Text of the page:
I’m one of those artsy types that believes that the process of making/doing/creating is equal if not superior in importance to the end product itself. That being so, I want to share with you a little more of what goes into creating a handwoven textile.
Weaving is one of those artistic disciplines where it’s not so easy to get half-way into a project then decide to change directions completely. Even quilting can have an element of I’m-just-flying-by-the-seat-of-my-pants-here if you set out to work spontaneously. You need to have a general idea (if not an exact idea) of what you want the cloth to look like in order to do calculations and order supplies. There is plenty of wiggle room in what you use for weft threads, but once your warp is on the loom you’re stuck with it. Creating the warp and getting it on the loom (referred to as dressing the loom) are the most difficult parts of the weaving process. Many a weaver has lost sleep & sanity over these processes. The good news? Once you really get it you’ll never forget it.
3. Follow that route with your warp threads according to the pattern you have decided on.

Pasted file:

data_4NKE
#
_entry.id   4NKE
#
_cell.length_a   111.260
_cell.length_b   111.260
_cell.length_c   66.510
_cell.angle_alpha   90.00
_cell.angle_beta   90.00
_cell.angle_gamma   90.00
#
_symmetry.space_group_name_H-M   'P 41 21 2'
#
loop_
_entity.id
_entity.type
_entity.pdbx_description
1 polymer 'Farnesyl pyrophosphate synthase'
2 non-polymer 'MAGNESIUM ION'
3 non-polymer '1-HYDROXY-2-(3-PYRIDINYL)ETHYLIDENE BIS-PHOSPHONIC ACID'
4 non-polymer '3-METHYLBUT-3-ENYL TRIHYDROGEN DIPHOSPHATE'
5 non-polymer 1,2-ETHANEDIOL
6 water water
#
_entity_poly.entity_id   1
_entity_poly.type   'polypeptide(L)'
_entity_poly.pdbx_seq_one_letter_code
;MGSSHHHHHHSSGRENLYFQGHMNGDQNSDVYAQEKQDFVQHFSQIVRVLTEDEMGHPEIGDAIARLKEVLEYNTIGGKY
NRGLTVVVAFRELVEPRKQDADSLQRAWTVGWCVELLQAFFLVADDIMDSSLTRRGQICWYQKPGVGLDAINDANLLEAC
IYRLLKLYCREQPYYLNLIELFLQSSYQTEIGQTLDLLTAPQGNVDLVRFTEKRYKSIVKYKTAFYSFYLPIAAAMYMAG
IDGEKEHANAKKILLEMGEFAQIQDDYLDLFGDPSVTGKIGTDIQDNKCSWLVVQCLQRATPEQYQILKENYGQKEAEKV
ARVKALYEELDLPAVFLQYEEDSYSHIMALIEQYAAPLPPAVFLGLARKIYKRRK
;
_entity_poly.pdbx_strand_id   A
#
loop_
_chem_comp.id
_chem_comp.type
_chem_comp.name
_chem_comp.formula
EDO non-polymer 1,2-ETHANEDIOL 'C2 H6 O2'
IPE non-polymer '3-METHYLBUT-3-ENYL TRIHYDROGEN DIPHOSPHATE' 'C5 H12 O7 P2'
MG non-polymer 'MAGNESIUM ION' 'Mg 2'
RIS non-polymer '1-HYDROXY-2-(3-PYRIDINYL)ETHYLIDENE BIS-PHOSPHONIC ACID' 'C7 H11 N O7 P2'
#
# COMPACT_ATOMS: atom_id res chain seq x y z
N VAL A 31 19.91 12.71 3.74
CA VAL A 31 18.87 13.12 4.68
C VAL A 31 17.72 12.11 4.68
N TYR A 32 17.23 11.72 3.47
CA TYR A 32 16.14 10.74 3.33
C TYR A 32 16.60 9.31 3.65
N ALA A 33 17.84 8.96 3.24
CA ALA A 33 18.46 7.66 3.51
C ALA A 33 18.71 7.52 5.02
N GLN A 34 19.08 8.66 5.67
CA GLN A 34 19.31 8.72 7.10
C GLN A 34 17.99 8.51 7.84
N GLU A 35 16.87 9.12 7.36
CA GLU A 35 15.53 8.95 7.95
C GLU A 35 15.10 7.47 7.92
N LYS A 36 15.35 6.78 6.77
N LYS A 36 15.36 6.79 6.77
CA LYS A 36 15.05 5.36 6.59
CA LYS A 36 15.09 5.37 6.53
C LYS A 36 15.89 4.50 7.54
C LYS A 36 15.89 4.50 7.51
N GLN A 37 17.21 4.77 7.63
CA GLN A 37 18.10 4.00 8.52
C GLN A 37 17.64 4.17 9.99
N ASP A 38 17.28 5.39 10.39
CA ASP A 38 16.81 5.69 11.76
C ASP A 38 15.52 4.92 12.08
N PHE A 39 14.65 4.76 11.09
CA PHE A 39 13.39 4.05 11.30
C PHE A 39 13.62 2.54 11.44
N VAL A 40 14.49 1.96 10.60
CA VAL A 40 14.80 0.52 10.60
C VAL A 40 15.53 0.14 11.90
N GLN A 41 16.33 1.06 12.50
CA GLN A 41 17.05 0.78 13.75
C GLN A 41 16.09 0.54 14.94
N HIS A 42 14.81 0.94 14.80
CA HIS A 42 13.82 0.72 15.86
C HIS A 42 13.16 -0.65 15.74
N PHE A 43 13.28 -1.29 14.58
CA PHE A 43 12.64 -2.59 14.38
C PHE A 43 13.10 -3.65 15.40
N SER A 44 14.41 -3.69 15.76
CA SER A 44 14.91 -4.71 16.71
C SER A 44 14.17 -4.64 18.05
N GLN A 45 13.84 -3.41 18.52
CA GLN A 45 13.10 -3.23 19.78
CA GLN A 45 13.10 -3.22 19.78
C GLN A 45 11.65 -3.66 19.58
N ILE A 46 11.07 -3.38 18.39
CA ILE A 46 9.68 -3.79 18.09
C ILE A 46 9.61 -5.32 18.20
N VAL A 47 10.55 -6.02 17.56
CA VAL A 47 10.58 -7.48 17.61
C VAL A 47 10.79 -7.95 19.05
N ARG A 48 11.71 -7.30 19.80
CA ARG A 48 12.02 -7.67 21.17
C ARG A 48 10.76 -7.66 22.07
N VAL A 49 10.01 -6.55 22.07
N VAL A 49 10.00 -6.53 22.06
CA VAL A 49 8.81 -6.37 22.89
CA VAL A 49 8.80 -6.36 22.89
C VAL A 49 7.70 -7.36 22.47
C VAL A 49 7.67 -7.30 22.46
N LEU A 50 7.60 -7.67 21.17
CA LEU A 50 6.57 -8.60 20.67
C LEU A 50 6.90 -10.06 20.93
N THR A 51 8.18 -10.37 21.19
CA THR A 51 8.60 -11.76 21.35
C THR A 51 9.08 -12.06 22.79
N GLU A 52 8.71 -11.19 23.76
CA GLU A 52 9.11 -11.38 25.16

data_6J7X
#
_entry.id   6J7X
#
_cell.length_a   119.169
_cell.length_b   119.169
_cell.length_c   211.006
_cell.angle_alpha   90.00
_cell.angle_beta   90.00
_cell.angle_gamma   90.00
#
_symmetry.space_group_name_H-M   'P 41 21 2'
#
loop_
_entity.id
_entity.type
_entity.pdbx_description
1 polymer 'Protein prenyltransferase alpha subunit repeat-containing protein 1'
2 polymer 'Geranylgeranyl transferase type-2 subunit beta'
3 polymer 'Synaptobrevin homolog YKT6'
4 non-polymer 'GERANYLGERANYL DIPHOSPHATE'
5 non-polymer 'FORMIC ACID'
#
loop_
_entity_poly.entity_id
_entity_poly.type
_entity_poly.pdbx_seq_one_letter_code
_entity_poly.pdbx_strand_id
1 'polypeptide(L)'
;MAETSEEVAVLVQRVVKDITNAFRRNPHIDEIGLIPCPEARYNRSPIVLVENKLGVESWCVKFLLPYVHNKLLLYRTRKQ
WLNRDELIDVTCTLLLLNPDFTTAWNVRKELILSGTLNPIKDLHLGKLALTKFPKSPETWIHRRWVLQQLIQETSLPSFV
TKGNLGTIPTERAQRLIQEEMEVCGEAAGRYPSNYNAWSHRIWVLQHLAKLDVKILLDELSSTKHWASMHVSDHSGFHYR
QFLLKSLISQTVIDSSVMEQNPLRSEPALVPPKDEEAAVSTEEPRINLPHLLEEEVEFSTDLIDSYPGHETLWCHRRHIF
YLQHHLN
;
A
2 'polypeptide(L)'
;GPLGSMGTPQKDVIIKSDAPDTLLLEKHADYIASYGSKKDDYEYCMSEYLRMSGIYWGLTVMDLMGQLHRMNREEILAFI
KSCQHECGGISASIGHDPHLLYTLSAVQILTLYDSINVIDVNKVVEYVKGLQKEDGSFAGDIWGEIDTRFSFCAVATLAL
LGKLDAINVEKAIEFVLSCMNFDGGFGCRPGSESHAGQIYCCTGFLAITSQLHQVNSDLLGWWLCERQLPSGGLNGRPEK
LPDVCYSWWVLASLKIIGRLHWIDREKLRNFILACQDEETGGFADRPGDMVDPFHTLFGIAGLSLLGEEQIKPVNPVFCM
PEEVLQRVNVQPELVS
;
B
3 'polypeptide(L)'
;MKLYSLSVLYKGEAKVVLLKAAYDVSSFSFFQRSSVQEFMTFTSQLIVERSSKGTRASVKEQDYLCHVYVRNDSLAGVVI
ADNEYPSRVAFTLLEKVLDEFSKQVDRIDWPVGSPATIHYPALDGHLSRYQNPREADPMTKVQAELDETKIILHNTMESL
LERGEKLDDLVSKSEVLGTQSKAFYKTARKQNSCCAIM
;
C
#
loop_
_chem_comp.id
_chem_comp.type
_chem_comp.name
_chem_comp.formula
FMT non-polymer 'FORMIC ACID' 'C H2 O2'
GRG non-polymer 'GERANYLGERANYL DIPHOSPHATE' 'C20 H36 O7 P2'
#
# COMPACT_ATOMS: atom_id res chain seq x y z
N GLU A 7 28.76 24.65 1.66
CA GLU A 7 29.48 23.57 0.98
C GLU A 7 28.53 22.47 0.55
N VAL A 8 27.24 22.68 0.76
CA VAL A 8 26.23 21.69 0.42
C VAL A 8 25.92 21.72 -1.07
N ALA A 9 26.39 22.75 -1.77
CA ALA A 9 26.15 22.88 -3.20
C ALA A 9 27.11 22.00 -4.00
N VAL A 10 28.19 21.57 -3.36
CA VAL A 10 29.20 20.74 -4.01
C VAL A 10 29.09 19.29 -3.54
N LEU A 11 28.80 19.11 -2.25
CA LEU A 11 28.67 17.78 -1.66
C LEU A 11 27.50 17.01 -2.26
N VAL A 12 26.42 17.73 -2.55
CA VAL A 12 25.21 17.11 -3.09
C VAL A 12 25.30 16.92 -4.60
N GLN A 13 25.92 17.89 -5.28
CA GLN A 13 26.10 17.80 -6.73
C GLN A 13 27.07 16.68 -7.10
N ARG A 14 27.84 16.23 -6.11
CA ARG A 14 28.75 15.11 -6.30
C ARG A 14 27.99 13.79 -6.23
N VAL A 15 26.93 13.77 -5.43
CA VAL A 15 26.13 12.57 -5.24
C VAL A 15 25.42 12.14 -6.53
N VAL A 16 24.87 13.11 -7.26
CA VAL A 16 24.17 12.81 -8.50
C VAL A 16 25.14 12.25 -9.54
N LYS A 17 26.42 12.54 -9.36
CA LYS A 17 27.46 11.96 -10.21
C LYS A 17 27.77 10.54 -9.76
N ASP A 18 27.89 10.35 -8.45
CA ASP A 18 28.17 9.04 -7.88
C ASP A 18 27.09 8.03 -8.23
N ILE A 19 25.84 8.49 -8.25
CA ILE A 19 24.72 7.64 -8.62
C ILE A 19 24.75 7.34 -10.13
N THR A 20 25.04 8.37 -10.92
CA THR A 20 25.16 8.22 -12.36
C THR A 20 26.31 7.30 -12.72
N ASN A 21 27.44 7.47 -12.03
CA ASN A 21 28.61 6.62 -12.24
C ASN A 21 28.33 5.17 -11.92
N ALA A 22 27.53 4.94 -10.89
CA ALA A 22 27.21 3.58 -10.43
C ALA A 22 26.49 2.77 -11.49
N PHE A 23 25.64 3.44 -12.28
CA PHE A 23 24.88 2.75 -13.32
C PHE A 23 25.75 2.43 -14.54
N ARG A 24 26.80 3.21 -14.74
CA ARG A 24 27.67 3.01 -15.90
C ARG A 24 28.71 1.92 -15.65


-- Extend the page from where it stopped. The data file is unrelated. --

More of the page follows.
4. Here you can see that I chose black-grey-black-grey-black-teal for my warp pattern.
6. This is that cross I mentioned. It keeps all your threads in order. Without the cross all you have is a heapin’ mess of threads.
7. Your warp will wait quite patiently when it’s chained, not much harm can come to it unless you have a child or cat.
8. Here on the back of the loom is where the party gets started! The ends of the warp bundles are slipped onto a rod that is attached to a beam. Onto this beam (the appropriately named Warp Beam) your warp will be wound under tension.
9. It is up to you how you want to create this tension. For short warps like this one I use a wrapping method. Sometimes I wish magic was an option because creating tension can be a big pain in the tuchus.
Just kidding, there’s lots more work where that came from 🙂
Disclaimer: This is not meant as a comprehensive explanation of the warping process, I’m merely hoping to wet your appetite for the textile arts with some pretty pictures!